Monday, August 1, 2016

Worsted Versus Woolen

Just to keep all of us knitters on our toes we also see more than one definition for the word worsted. It can mean a yarn weight category, a type of yarn or the fabric made from this yarn. The name comes from a place, Worstead, a village in the English county of Norfolk. This village, was at one time a manufacturing centre for yarn. For knitters, a worsted weight yarn means a medium weight yarn, which in stocking stitch knits at a gauge of 16-20 stitches for 10 cm or 4 inches. I'll point out that this range has expanded over time with modern knitters, a greater variety of fibres available and more spinning processes. 

There's a great article here on Knitty written by Jillian with more photos and swatches. She's a spinner so she can see some of those extra details of difference which aren't immediately obvious to me.


When we refer to worsted as a type of yarn or fabric we mean the processing. 

So first we need to know about carding and combing in relationship to the source fiber.

Here's a hand carder:

Here's a hand comber:

Industrial applications use much larger mechanized versions.

The word worsted comes the world of spinners, it refers to yarns spun from parallel fibers that have been processed to remove the shorter length fibres. Most of the fibres left to be included are 3 inches or longer. The fibres are carded and then combed. They are spun in a method which keeps them in alignment. Often finer diameter fibres are chosen to work with. This yarn is twisted more tightly during the spinning process. It is lighter in weight, smoother in appearance and more durable. In the form of fabric it holds creases better than woolen yarns and is less likely to sag out at knees and elbows. Worsted yarn is described as less elastic but stronger and less irritating to the skin. It can be yarn for knitting or yarn to be woven into fabric.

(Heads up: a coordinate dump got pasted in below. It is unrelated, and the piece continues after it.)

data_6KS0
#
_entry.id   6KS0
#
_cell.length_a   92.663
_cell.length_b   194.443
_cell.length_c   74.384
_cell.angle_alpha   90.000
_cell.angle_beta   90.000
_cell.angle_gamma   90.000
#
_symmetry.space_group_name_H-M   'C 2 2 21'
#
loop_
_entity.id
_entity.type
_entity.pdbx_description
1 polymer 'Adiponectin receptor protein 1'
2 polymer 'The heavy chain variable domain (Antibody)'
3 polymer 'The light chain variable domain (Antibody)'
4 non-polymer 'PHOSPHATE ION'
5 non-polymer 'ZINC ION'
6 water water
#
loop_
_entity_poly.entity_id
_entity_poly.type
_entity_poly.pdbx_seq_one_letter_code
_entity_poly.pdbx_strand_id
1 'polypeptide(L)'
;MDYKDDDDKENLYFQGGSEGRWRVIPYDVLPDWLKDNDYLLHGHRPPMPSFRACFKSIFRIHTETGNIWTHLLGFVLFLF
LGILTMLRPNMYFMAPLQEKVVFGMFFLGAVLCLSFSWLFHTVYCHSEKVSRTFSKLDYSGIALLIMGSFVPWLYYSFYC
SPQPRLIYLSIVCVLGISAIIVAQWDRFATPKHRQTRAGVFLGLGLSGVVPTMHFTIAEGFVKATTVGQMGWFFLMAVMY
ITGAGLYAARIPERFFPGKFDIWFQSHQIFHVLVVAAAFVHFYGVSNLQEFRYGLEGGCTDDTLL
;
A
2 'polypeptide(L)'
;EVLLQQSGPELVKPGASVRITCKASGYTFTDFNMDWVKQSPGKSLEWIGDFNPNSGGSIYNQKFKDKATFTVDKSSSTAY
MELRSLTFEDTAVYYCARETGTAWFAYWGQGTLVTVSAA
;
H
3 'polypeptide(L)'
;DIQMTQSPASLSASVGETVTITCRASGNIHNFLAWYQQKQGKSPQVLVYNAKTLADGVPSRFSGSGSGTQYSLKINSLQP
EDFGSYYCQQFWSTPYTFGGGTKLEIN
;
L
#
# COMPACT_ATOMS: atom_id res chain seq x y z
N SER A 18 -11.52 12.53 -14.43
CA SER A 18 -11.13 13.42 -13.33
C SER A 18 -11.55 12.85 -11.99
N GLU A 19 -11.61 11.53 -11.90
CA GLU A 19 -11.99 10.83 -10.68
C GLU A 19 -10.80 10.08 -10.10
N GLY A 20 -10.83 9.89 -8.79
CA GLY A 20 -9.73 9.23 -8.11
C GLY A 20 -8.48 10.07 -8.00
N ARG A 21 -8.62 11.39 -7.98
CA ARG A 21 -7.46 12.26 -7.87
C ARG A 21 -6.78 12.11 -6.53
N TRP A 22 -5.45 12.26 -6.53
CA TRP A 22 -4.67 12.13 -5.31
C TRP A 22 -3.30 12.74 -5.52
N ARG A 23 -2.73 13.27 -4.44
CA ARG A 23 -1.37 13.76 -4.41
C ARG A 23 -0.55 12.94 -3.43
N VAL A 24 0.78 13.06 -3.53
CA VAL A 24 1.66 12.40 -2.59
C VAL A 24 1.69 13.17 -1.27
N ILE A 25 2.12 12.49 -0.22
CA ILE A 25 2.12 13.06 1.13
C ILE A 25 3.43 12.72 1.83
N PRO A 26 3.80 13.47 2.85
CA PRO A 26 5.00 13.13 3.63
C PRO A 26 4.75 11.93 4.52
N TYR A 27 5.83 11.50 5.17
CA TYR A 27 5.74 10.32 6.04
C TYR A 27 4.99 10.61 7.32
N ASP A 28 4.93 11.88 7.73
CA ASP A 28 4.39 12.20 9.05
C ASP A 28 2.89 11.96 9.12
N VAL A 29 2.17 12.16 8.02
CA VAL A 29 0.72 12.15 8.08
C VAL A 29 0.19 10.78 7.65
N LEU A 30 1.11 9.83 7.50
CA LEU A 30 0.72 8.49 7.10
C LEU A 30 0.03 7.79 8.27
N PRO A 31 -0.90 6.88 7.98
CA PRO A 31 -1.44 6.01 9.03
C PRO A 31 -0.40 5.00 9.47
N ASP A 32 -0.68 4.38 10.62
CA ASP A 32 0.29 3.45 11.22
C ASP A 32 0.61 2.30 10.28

Smooth Worsted weight wool fabric

Woolen yarns are spun from carded fibers in a more airy, random arrangement. The shorter length fibers (1-3 inches) are not removed. Coarser base fibres are used to process for woolen yarns. The yarn spun in the woolen method is very springy and has more bounce. It also is weaker and feels slightly scratchy against the skin as the shorter fibres stick out more from the surface of the yarn. It appears softer and fuzzier with a halo even though it doesn't feel softer.

Woolen fabric with more loose fibres on the surface.

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